As you know, at DSK we love data visualization.  It is the quickest path to understanding what all of that information you are gaining from your members is telling you.  As you create visualizations from your data, here are a few things to keep in mind in order to make your message clear and ensure your visualizations are effective:

  • Simplify the elements in your visualizations to highlight what is most relevant.  Axis labels, colors, and grid lines should all be simplified so that the user’s attention is focused on the main point(s) of the visualization.
  • Provide all necessary guidance to your user.  Elements such as descriptive titles, well-labeled axes and values, and legends are very important to clearly communicating the meaning of your data.  Categories and trend lines should be described in an easy to understand legend.   Your goal is always to provide adequate context for the user to discern the relationships in the data.dsk data visualization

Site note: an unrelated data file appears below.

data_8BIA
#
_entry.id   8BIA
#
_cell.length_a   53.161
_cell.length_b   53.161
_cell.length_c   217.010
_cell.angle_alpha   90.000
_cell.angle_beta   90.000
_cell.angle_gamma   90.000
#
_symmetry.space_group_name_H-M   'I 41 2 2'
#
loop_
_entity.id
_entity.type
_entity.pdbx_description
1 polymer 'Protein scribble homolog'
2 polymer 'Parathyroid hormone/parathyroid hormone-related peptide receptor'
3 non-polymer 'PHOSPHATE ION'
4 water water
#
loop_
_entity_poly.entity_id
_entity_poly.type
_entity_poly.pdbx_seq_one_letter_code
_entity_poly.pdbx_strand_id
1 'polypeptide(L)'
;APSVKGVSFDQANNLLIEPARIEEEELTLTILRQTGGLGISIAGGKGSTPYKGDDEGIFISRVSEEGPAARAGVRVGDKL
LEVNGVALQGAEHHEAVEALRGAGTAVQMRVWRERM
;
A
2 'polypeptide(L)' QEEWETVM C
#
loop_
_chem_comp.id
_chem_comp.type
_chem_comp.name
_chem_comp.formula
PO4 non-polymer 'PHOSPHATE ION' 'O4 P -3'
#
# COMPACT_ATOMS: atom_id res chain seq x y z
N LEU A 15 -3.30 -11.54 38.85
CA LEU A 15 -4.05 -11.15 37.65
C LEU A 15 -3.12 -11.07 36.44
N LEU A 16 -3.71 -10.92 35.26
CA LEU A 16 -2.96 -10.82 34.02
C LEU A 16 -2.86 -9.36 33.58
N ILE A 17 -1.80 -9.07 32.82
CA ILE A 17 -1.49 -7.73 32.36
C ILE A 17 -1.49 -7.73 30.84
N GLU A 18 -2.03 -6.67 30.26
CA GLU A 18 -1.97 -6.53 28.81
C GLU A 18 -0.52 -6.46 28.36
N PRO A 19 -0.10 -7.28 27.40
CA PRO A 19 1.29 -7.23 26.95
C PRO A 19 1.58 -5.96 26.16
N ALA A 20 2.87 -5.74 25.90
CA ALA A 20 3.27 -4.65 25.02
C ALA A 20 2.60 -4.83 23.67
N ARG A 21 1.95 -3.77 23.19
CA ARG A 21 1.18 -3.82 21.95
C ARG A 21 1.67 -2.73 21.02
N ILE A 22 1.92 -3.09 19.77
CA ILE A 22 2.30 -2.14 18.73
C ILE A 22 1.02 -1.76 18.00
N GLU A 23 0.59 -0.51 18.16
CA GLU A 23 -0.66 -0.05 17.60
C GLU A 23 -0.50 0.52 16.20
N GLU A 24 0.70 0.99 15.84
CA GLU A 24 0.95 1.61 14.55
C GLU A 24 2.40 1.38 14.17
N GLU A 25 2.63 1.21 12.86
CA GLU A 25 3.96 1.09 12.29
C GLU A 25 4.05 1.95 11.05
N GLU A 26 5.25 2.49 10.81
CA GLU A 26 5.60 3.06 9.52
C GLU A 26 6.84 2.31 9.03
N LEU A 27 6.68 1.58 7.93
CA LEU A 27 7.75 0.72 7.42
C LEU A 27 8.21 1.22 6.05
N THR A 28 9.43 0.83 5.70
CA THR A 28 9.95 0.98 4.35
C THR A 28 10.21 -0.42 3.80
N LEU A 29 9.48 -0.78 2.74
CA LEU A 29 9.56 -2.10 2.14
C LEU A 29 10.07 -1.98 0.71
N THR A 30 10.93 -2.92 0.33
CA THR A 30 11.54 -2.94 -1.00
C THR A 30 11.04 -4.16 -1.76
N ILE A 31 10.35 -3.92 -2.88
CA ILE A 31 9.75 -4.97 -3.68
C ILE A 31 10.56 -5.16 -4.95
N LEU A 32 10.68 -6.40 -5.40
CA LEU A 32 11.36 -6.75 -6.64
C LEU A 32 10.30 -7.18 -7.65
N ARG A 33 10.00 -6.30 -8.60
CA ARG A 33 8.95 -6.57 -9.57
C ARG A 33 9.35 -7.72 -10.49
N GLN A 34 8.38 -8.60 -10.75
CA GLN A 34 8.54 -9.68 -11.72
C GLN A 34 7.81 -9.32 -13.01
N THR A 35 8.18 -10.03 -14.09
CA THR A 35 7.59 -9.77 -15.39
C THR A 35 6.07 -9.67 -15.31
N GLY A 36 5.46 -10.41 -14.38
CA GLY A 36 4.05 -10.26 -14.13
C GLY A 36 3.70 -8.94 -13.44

• Despite their bad rap, pie charts are very effective in some cases.  They are quite useful for a quick view of the segments that make up a whole – when there are just a few segments.  Pie charts must always add up to 100% and each segment should be labeled.  Never use a 3-D pie chart. The eye can’t easily compare the area or the angle of the data from this type of rendering.
  • A user should be able to quickly and easily understand important relationships between the variables in a visualization.  Adding too much information to a single graphic eliminates the advantages of processing data visually.  Try changing chart types, reducing the number of colors, and don’t provide excessive or unnecessary detail.
  • Bar and column charts should always start at a zero baseline to eliminate the possibility of confusion or of the user drawing inaccurate conclusions.  If you have one or two very tall bars, consider using multiple charts to show both the full scale and the detailed view. 2ndbarchartDSK data visualization


  • Never remove data points that don’t support your story.  Showing only the data that supports the point(s) you are trying to make is essentially the same as lying with your data.  This is not something you want to ever do, and you must guard against it by making sure you show everything and not omit data that might change the story you want the data to tell.  Don’t distort what the data has to say.

Following these suggestions will help you accurately and clearly tell your data’s story to executives, members, and constituents.